A Young Woman Longing for Adventure and an Artistic Life...
Because she's an illegitimate child, Eliza is raised in the rural backwater with very little supervision. An intelligent, creative, and free-spirited heroine, unfettered by the strictures of her time, she makes friends with poets William Wordsworth and Samuel Coleridge, finds her way to London, and eventually travels the world, all the while seeking to solve the mystery of her parentage. With fierce determination and irrepressible spirits, Eliza carves out a life full of adventure and artistic endeavor.
PRAISE FOR JOAN AIKEN
"Others may try, but nobody comes close to Aiken in writing sequels to Jane Austen."— Publishers Weekly
"Aiken's story is rich with humor, and her language is compelling. Readers captivated with Elinor and Marianne Dashwood in Sense and Sensibility will thoroughly enjoy Aiken's crystal gazing, but so will those unacquainted with Austen."— Booklist
"...innovative storyteller Aiken again pays tribute to Jane Austen in a cheerful spinoff of Sense and Sensibility."— Kirkus Reviews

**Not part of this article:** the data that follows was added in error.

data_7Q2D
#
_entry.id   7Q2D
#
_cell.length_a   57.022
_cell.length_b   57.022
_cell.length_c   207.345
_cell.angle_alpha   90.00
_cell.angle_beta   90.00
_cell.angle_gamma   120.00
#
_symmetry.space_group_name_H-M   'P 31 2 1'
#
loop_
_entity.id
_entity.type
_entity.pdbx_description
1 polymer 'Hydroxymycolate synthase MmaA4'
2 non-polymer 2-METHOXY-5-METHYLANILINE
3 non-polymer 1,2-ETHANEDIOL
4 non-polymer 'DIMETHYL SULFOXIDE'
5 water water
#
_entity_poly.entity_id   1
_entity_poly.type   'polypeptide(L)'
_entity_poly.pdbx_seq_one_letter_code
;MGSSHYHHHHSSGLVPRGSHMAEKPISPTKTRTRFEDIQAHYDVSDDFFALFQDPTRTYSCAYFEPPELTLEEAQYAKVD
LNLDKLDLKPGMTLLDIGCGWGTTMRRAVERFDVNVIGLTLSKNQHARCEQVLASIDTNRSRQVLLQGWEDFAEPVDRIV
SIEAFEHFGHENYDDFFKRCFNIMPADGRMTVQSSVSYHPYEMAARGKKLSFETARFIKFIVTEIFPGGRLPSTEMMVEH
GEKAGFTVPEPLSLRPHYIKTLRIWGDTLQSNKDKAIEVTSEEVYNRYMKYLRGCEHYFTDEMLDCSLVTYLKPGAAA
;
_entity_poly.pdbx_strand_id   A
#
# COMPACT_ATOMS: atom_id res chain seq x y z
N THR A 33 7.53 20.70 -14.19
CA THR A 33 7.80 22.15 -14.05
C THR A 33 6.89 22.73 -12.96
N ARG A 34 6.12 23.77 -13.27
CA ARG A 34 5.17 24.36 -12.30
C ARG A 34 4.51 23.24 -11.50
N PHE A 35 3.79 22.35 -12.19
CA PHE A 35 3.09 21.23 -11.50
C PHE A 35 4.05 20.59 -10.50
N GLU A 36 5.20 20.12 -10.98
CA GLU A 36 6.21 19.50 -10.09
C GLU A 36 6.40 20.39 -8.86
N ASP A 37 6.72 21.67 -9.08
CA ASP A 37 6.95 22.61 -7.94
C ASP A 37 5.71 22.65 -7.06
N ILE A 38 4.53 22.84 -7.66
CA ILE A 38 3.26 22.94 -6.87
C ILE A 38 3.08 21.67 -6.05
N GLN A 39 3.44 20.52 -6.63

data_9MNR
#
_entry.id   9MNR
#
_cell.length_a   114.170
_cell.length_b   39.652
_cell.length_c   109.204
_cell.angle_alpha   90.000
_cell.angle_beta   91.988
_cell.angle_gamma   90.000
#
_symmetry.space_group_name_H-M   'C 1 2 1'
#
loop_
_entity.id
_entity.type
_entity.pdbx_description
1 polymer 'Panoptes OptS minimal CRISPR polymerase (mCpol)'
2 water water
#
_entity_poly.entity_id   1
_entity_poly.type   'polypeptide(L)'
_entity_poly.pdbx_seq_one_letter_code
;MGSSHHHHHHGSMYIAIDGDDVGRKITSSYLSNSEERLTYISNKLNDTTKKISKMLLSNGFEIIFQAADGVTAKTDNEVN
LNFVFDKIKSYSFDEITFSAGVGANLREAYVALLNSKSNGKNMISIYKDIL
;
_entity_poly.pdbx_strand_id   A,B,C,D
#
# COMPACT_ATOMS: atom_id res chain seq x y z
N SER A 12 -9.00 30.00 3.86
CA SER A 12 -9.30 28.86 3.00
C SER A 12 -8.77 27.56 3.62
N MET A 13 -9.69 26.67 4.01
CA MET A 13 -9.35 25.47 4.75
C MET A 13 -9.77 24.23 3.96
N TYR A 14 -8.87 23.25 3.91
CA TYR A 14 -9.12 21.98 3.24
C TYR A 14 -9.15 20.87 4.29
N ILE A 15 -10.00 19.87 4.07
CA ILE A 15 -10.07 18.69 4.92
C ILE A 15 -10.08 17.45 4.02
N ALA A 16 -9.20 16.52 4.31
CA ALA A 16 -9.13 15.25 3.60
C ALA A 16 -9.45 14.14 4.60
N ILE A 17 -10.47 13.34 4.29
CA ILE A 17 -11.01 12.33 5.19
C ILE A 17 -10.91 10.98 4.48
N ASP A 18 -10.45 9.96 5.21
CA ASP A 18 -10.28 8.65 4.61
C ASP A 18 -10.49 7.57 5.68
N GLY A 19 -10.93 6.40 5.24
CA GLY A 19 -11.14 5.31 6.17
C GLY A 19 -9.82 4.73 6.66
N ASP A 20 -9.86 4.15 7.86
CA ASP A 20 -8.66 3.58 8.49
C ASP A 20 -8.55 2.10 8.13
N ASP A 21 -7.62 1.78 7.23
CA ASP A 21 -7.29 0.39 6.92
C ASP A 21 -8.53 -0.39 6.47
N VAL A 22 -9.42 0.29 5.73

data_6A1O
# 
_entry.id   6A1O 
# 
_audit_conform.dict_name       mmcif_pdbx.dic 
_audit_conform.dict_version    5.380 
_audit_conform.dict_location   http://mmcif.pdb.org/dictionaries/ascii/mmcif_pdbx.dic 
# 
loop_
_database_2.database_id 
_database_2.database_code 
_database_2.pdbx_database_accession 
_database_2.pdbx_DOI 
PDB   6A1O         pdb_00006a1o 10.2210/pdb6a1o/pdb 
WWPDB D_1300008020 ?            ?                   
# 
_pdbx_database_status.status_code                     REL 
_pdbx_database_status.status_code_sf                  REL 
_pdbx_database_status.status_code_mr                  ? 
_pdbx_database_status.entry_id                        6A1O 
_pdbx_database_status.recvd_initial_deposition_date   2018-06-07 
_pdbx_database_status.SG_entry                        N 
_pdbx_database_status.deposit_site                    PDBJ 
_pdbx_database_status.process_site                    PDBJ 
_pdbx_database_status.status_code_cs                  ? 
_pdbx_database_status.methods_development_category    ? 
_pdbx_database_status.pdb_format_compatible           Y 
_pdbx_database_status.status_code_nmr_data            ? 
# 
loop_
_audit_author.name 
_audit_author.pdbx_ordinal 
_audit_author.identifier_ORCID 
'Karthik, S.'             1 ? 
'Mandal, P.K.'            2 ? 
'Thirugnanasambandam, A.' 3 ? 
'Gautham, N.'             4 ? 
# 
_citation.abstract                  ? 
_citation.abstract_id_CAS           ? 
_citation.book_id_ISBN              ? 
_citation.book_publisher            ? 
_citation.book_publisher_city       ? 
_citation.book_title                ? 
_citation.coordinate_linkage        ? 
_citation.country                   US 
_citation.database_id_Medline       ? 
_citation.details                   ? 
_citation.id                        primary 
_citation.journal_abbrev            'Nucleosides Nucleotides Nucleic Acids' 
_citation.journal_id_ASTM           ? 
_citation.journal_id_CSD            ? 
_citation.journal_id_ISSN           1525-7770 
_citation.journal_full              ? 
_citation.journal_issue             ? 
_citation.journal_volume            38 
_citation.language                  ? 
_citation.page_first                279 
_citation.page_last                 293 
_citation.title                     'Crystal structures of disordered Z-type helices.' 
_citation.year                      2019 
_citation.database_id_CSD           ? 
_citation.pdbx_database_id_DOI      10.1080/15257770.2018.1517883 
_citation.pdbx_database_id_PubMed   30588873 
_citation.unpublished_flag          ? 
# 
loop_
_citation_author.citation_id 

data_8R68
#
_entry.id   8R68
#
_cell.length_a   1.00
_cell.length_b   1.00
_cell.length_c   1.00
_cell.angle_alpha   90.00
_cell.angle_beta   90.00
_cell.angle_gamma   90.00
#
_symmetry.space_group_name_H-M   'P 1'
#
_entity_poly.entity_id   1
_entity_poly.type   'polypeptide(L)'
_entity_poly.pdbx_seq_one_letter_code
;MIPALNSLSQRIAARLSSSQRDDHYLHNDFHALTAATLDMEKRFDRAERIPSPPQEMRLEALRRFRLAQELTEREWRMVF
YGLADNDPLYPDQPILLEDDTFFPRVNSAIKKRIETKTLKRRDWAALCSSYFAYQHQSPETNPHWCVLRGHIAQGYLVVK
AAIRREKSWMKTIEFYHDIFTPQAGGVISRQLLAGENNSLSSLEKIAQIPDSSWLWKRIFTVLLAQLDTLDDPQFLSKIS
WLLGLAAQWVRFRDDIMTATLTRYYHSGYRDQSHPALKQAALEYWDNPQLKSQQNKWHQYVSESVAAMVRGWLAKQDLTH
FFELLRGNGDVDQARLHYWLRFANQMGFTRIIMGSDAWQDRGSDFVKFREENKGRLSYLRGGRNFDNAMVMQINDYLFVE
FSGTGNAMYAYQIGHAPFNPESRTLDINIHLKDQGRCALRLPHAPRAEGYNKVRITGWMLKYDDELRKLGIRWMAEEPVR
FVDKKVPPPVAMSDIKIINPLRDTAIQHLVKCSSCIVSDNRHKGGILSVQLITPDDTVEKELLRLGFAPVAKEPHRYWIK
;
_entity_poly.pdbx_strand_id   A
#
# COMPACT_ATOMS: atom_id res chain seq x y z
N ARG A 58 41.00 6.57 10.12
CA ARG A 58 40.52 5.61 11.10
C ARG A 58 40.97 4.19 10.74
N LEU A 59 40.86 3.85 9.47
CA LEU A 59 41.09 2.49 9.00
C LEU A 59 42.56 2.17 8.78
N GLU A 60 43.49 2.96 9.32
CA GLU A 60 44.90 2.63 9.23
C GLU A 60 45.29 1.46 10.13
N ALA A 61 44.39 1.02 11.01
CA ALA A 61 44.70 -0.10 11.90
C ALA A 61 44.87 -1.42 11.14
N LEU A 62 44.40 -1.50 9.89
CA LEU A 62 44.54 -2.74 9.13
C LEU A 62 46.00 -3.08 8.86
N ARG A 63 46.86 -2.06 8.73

Others may try, but nobody comes close to Aiken ( Jane Fairfax ) in writing sequels to Jane Austen. Here she follows characters met in and suggested by Sense and Sensibility , spinning an absorbing tale rich in characterization and diverse settings. Raised with other ``by-blows'' (illegitimate children) by a disreputable foster mother, and uncertain of her parentage, Liz Williams regularly receives money and admonitions from a Colonel Brandon, who never visits her. (Brandon, of course, married Marianne Dashwood in the Austen novel.) Determined to discover the mystery of her parentage, Liz takes shelter with the Ferrars (nee Elinor Dashwood), who send her to school in Bath, where, through no fault of her own, she loses her reputation and her position and is forced to flee to London to make her way in the world. This she does--with a vengeance-- meanwhile discovering sobering truths about her parents and herself. Spirited Liz is an 18th-century feminist of the first order. Whether consorting with poets or fighting off brigands in Portugal, she holds her own with bravado and good cheer. Aiken's sense of time and place is impeccable, and her wit is employed to good effect. Her vision of the later lives of Marianne and Elinor embraces Austen's irony; while they did not achieve the happiness we would have wished for them, here they find fulfillment in unexpected ways.